Mar 03

 Are there any differences?

They have the same hard disk inside but that doesn’t mean that there are no differences at all.

Take a look at the circuit boards in the drive case:

board

The top board is from the Seagate Expansion, the bottom board is from the Seagate Backup Plus.

The other differences you can read about on the box, so I won’t bore you with the details! Seagate backup plus is partitioned into two separate partitions, one comes with some backup software called Lyve which you probably don’t need. The Seagate backup also plus comes with a two year subscription to one drive which is an online cloud storage account which you probably don’t need either.

Conclusions.

The Seagate Backup Plus and the Seagate expansion are exactly the same hard drive put into a different case.

Go for whichever is the cheapest.

Unless you live in the USA, in which case you may wish to weigh up the 1 year vs 3 year warranty.

 

 

 

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12 Responses to “Seagate Expansion and Backup Plus pull apart – what’s the difference?”

  1. Sammy says:

    Seagate states that the Newer model Expansion portable and Expansion desktop drives are compatible with Windows image backup.

    Windows Image Backup in Windows 7 will not support any Seagate Backup Plus drives, GoFlex drives that exceed 2.1TB (3TB and 4TB models), or older model Expansion Portable and Desktop drives (along with most other external drives that exceed 2.1TB in size).

    Reference: http://knowledge.seagate.com/articles/en_US/FAQ/005486en

    • Wayne says:

      Those Seagate drives that you have mentioned all work on Macintosh computers. The 2 drives I have mentioned in this article (Expansion and Backup Plus) are exactly the same in every way. Thanks for the feedback. It’s something for Windows users to be aware of.

    • dave says:

      That’s not really true, Seagate only means “support” in the most simple of terms meaning “will you not have to do anything more”.

      You can in fact use them, if you merely put a 2TB partition on there and format to 512K block size. It’s just the factory formatting that differs with their older models having 4K blocks.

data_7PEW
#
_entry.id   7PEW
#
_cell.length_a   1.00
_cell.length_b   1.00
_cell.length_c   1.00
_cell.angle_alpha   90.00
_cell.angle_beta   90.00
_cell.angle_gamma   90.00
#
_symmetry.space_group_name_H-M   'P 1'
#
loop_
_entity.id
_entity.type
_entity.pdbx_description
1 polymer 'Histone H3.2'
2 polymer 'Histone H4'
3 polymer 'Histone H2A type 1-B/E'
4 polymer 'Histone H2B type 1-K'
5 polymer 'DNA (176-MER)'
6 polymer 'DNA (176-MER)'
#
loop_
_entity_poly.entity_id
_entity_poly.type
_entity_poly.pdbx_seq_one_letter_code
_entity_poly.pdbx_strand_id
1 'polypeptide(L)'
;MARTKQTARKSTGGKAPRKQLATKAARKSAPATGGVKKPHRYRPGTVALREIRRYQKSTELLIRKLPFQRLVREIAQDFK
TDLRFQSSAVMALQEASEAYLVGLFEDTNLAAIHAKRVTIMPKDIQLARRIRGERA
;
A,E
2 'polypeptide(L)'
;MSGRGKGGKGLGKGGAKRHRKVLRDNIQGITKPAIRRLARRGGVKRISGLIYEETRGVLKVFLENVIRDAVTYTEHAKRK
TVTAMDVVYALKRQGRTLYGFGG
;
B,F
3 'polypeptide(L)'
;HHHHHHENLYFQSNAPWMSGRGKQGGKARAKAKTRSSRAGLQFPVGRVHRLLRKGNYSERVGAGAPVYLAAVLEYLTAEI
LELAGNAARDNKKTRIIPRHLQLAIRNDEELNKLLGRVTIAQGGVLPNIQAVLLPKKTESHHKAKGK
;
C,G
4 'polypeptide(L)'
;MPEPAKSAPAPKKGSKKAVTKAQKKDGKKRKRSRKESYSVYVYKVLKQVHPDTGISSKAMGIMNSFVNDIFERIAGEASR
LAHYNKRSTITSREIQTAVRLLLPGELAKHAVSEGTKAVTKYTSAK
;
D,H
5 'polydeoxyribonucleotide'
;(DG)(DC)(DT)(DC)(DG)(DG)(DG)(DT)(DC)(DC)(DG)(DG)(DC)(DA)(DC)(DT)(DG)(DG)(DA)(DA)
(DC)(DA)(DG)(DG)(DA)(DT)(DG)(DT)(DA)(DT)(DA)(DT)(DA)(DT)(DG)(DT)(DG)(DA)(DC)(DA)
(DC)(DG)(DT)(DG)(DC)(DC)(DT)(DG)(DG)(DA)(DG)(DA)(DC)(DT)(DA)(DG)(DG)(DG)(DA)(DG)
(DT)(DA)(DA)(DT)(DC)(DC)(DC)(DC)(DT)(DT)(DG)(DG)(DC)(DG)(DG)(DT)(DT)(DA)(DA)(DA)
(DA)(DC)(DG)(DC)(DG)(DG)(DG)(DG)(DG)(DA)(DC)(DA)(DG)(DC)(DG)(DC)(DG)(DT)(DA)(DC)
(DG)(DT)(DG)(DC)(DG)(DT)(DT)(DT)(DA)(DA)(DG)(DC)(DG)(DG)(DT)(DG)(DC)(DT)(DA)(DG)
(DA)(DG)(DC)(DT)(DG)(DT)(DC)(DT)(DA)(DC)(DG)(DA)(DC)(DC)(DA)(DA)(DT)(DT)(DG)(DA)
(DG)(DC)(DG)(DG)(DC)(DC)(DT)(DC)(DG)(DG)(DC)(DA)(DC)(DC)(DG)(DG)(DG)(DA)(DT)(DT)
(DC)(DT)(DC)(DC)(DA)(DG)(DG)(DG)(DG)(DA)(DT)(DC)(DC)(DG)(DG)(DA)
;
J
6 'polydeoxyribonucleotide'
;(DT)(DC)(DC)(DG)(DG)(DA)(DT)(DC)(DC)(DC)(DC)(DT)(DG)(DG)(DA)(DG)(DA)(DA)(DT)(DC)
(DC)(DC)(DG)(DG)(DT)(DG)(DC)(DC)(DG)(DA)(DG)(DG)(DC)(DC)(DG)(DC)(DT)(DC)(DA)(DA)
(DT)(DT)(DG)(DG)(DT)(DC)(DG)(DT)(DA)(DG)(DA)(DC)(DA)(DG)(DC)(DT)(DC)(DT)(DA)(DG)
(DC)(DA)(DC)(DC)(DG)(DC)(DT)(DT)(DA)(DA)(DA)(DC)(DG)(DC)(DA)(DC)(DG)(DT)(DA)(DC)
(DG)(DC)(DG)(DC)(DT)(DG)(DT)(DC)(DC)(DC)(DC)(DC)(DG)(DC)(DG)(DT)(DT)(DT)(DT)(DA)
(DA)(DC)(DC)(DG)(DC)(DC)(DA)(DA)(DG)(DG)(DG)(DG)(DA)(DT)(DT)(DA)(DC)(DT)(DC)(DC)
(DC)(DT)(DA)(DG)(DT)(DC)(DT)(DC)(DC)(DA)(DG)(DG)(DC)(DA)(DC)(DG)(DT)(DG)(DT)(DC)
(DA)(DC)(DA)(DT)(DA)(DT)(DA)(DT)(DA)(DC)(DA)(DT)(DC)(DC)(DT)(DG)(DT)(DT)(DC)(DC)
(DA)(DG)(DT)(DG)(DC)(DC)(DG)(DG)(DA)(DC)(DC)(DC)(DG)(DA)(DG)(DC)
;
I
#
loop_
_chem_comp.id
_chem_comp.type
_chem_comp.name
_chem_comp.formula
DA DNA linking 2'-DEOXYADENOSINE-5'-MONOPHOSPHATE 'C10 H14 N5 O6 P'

2. Mohsen Kheyrabadi says:

    Hello! Can you tell me what HDD is inside? does it is ST2000LM015? I want to upgrade my laptop HDD. Seagate external hard Drives are cheaper than 2.5″ HDDs like barracuda in amazon. if inside of a Seagate Expansion is a barracuda HDD, I simply can buy it and then i have a free Enclosure. what’s your opinion? Thanks!

    • Wayne says:

      Yes this is a good option. The hard drive in the photo is the one from the external drive and if you can get it cheaper than an internal drive definitely go for it. It is exactly the same drive.

    • Dave says:

      Don’t do it! There is such a massive difference in performance between a mechanical 2.5″ HDD and the MUCH faster SSD alternative, that I could never recommend putting a new mechanical HDD in a laptop. If the SSD capacity is below the requirements, add an SD card to supplement your storage space, or offload some to a USB external, anything besides continuing to run daily operations off a lowly mechanical HDD. It will feel like a brand new laptop in comparison, changing to SSD for OS & apps.

  3. John Parkar says:

    I have also done the same mistake while getting the hard drives. I got confused between both of the versions of Seagate HDDs. But after buying I verified it through https://babasupport.org/data-recovery/data-recovery-dubai/ that both of them are the same with just different names and packaging.

  4. Dave says:

    You have overlooked something. The Expansion comes with only a 1.5A to 2.0A AC/DC adapter while the Backup Plus comes with a 3A adapter.

    The reason for the extra 1A+ is to support the two USB 3.0 ports on the Backup Plus, and those USB ports themselves are a reason a buyer might prefer the Backup Plus, but a side effect is that if you aren’t pulling much (if any) current from the USB ports, all else equal the larger PSU will provide cleaner power and have a longer lifespan.

    It probably won’t matter if your use is to plug it in, make a backup then power it off so it is usually powered off, but if you keep it running then over time that can add up. I often find that the wall wart style adapters for networking equipment, which aren’t much different, don’t last much more than 5 years. You might think you can’t count on the HDD to outlast that, and it might not if a bad PSU fries it, but the last wave of HDDs I replaced were 9+ years old. Certainly beyond their expected lifespan but I kept them going because they were raided so a loss of one didn’t necessarily effect things as I also had an offline backup of them.

  5. coturnix says:

    Whiles physically seemingly identical, as indicated by the model numbers, they do have different firmware versions, suggesting that perhaps they may be optimized for different roles, perhaps as their product names suggest.

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